Tuesday, November 7, 2017

November 7, 2006 -- Block 37 Gets Yet Another Developer

November 7, 2006 – The Mills Corporation of Chevy Chase, Maryland, the group developing Block 37, agrees to sell the retail and transit portions of the $450 million project to developer Joseph Freed and Associates.  The empty block surrounded by State Street and Dearborn Street on the east and west and Washington Boulevard and Randolph Street on the south and north, has stood vacant for 17 years after the city bought it for $46.5 million, sold it to the original developer for $12.5 million and then watched various development schemes fall apart as one of the premier blocks in the Loop sat waiting for something, anything, to happen.  The senior vice-president for Freed, Steven Jacobsen, says of the acquisition, “We’re very bullish on this location based on its 24-hour-a-day population base.”  [Chicago Tribune, November 8, 2006] The developer will face the same challenges the previous developers have faced.  For one thing, the retail section of the project must be filled with “stores that have little or no presence elsewhere in the Chicago area.”  Freed’s challenges are not restricted to Block 37.  The developer is also trying to fill a quarter of a million square feet in the former Carson, Pirie, and Scott building just across State Street.  Martin Stern, executive vice president of U. S. Equities Realty, says of the venture, “The most important thing for Block 37 is to get dirt moving and see the project is for real.”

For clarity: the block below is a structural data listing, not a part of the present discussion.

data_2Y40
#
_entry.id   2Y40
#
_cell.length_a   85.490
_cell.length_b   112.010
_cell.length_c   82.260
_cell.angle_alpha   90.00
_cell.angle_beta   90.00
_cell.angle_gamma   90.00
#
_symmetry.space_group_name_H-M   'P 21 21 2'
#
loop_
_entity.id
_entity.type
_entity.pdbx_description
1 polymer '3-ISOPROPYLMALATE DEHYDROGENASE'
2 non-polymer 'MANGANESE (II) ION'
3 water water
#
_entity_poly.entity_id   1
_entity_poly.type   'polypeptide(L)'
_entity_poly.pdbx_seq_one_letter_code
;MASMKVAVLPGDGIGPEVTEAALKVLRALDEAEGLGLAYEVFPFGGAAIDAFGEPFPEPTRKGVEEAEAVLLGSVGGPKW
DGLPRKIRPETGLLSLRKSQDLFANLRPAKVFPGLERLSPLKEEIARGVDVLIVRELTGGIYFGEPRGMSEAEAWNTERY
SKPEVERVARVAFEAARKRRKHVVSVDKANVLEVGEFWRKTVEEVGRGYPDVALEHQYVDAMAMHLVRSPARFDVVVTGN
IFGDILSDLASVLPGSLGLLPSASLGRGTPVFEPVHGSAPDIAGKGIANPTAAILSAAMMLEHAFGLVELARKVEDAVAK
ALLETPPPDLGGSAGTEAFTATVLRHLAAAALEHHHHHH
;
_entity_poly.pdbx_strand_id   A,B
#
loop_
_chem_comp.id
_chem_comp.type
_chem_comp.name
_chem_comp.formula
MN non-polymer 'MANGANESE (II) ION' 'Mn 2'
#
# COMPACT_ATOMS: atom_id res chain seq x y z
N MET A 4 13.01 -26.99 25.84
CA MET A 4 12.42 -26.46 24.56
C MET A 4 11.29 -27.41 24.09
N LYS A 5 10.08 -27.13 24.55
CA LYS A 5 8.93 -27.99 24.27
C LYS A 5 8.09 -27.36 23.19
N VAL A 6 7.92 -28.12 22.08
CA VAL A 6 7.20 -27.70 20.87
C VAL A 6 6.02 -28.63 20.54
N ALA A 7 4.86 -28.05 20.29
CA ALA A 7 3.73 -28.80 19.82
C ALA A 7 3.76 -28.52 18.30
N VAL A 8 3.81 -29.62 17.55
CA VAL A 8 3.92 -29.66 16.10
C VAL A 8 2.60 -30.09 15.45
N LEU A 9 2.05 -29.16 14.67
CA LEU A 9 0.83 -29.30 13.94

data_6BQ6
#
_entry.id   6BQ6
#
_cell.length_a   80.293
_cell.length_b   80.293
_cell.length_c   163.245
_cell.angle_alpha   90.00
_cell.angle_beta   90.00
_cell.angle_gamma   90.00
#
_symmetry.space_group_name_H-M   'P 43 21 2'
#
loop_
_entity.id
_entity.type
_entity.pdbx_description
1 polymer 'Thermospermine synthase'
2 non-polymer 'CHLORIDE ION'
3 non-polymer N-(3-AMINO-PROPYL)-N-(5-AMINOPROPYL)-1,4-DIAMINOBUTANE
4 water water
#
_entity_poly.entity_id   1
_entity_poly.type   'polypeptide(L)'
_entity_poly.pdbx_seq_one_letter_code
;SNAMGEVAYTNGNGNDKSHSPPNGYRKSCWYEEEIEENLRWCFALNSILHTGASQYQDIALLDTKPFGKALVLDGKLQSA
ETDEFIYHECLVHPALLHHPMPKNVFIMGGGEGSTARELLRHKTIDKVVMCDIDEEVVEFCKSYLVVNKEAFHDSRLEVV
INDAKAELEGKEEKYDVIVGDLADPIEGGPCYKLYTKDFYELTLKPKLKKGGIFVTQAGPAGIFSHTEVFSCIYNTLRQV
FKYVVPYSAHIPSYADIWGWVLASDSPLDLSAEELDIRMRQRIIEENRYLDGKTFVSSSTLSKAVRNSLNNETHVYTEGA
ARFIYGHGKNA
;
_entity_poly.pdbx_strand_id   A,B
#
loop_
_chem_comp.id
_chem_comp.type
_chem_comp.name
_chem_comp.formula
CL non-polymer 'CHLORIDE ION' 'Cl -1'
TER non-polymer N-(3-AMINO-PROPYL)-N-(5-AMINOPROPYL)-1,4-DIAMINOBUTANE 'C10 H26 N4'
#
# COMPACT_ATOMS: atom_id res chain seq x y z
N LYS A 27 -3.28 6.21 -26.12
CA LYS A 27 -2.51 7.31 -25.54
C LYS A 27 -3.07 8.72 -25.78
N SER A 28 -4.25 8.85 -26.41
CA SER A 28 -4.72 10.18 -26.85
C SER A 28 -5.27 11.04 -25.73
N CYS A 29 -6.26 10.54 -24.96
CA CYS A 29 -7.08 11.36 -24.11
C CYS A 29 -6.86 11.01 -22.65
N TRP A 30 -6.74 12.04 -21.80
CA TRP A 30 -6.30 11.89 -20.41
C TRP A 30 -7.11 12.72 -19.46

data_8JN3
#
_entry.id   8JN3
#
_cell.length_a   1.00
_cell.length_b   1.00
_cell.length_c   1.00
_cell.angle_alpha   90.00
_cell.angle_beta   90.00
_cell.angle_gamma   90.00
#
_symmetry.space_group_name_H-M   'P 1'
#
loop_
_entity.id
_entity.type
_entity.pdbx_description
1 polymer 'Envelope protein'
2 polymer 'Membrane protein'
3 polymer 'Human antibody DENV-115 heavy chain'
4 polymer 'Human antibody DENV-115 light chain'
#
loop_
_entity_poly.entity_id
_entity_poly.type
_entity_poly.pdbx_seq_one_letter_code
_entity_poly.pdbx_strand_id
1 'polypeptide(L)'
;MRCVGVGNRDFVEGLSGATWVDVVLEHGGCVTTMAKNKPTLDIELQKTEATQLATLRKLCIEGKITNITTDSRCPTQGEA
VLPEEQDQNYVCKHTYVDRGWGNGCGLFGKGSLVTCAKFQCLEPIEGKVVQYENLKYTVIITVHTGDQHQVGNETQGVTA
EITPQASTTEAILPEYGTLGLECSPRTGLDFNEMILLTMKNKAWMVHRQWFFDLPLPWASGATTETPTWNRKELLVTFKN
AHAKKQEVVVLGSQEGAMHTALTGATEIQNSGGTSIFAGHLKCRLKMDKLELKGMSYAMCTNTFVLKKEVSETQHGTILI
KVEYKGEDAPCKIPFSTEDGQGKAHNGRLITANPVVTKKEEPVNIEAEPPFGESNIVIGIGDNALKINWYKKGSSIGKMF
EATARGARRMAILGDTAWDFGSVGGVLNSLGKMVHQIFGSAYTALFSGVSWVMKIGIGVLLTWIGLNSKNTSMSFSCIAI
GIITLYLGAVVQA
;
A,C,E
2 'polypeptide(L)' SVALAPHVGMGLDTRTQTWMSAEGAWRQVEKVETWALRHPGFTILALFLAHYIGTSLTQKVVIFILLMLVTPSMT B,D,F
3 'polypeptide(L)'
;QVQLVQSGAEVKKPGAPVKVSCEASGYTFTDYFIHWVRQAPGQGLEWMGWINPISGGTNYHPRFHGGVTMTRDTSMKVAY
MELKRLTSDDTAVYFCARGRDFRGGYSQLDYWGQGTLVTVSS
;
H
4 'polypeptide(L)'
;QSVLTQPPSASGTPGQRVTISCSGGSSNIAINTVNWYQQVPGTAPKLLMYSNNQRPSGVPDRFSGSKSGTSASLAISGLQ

November 7, 1977 – From the “Being in the Wrong Place at the Wrong Time Department” – Ms. Raphan Boonying drives her car across the Wells Street bridge, heading north, and encounters a warning gate dropping down in front of her, prompting her to stop with the front wheels of the vehicle on the street and the rear wheels on the bridge.  The bridge then begins to rise.  “Suddenly I felt the rear of the car going down,” Boonying says.  “I thought, ‘I am going to die’ and I screamed.”  Officials describe what happens next.  The car begins to slide back toward the river as the bridge opens, but before the car falls into the brink the upper section of the bridge’s double-deck truss system catches it and crushes its rear section, pinching it between the bridge and the street.  The bridge-tender swears that he did not see any vehicle on the bridge when he began to raise it.  Trains of the Ravenswood and Howard lines, which run atop the structure, are delayed for two hours as the wrecked car and its shaken owner are removed.  The Tribune graphic, shown above, shows how close Ms. Boonying came to ending up in the river.

No comments:

Post a Comment